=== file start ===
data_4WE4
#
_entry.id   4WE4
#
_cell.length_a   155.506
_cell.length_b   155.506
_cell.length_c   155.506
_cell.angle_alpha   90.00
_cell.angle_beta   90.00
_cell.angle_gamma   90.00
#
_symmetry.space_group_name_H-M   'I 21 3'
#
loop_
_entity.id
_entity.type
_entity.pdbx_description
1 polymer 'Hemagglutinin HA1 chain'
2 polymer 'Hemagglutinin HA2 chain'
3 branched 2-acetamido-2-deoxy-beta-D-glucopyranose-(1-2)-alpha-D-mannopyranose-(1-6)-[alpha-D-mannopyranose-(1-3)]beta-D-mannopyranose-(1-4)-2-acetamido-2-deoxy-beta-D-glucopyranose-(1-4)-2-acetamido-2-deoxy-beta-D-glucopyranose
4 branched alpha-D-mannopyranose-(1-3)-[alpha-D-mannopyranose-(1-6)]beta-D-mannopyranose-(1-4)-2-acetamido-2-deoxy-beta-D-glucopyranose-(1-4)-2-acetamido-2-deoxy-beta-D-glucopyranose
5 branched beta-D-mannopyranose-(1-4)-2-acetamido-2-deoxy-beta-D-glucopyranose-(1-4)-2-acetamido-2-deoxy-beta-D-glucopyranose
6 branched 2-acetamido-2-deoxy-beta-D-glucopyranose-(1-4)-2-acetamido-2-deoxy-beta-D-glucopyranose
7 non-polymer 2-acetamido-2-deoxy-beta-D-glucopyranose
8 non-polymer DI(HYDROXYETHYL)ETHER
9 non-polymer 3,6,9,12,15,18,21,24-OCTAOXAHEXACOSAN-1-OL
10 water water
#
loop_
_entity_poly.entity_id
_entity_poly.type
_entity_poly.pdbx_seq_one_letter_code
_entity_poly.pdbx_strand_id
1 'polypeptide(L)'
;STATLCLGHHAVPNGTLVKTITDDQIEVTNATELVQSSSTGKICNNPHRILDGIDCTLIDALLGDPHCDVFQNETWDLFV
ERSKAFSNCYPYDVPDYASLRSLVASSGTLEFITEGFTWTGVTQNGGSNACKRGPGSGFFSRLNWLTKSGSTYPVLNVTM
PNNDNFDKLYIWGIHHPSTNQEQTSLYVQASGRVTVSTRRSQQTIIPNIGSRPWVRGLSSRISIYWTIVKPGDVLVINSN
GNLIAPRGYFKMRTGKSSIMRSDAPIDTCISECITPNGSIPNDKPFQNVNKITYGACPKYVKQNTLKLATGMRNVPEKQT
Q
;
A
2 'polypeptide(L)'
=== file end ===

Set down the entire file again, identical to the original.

data_4WE4
#
_entry.id   4WE4
#
_cell.length_a   155.506
_cell.length_b   155.506
_cell.length_c   155.506
_cell.angle_alpha   90.00
_cell.angle_beta   90.00
_cell.angle_gamma   90.00
#
_symmetry.space_group_name_H-M   'I 21 3'
#
loop_
_entity.id
_entity.type
_entity.pdbx_description
1 polymer 'Hemagglutinin HA1 chain'
2 polymer 'Hemagglutinin HA2 chain'
3 branched 2-acetamido-2-deoxy-beta-D-glucopyranose-(1-2)-alpha-D-mannopyranose-(1-6)-[alpha-D-mannopyranose-(1-3)]beta-D-mannopyranose-(1-4)-2-acetamido-2-deoxy-beta-D-glucopyranose-(1-4)-2-acetamido-2-deoxy-beta-D-glucopyranose
4 branched alpha-D-mannopyranose-(1-3)-[alpha-D-mannopyranose-(1-6)]beta-D-mannopyranose-(1-4)-2-acetamido-2-deoxy-beta-D-glucopyranose-(1-4)-2-acetamido-2-deoxy-beta-D-glucopyranose
5 branched beta-D-mannopyranose-(1-4)-2-acetamido-2-deoxy-beta-D-glucopyranose-(1-4)-2-acetamido-2-deoxy-beta-D-glucopyranose
6 branched 2-acetamido-2-deoxy-beta-D-glucopyranose-(1-4)-2-acetamido-2-deoxy-beta-D-glucopyranose
7 non-polymer 2-acetamido-2-deoxy-beta-D-glucopyranose
8 non-polymer DI(HYDROXYETHYL)ETHER
9 non-polymer 3,6,9,12,15,18,21,24-OCTAOXAHEXACOSAN-1-OL
10 water water
#
loop_
_entity_poly.entity_id
_entity_poly.type
_entity_poly.pdbx_seq_one_letter_code
_entity_poly.pdbx_strand_id
1 'polypeptide(L)'
;STATLCLGHHAVPNGTLVKTITDDQIEVTNATELVQSSSTGKICNNPHRILDGIDCTLIDALLGDPHCDVFQNETWDLFV
ERSKAFSNCYPYDVPDYASLRSLVASSGTLEFITEGFTWTGVTQNGGSNACKRGPGSGFFSRLNWLTKSGSTYPVLNVTM
PNNDNFDKLYIWGIHHPSTNQEQTSLYVQASGRVTVSTRRSQQTIIPNIGSRPWVRGLSSRISIYWTIVKPGDVLVINSN
GNLIAPRGYFKMRTGKSSIMRSDAPIDTCISECITPNGSIPNDKPFQNVNKITYGACPKYVKQNTLKLATGMRNVPEKQT
Q
;
A
2 'polypeptide(L)'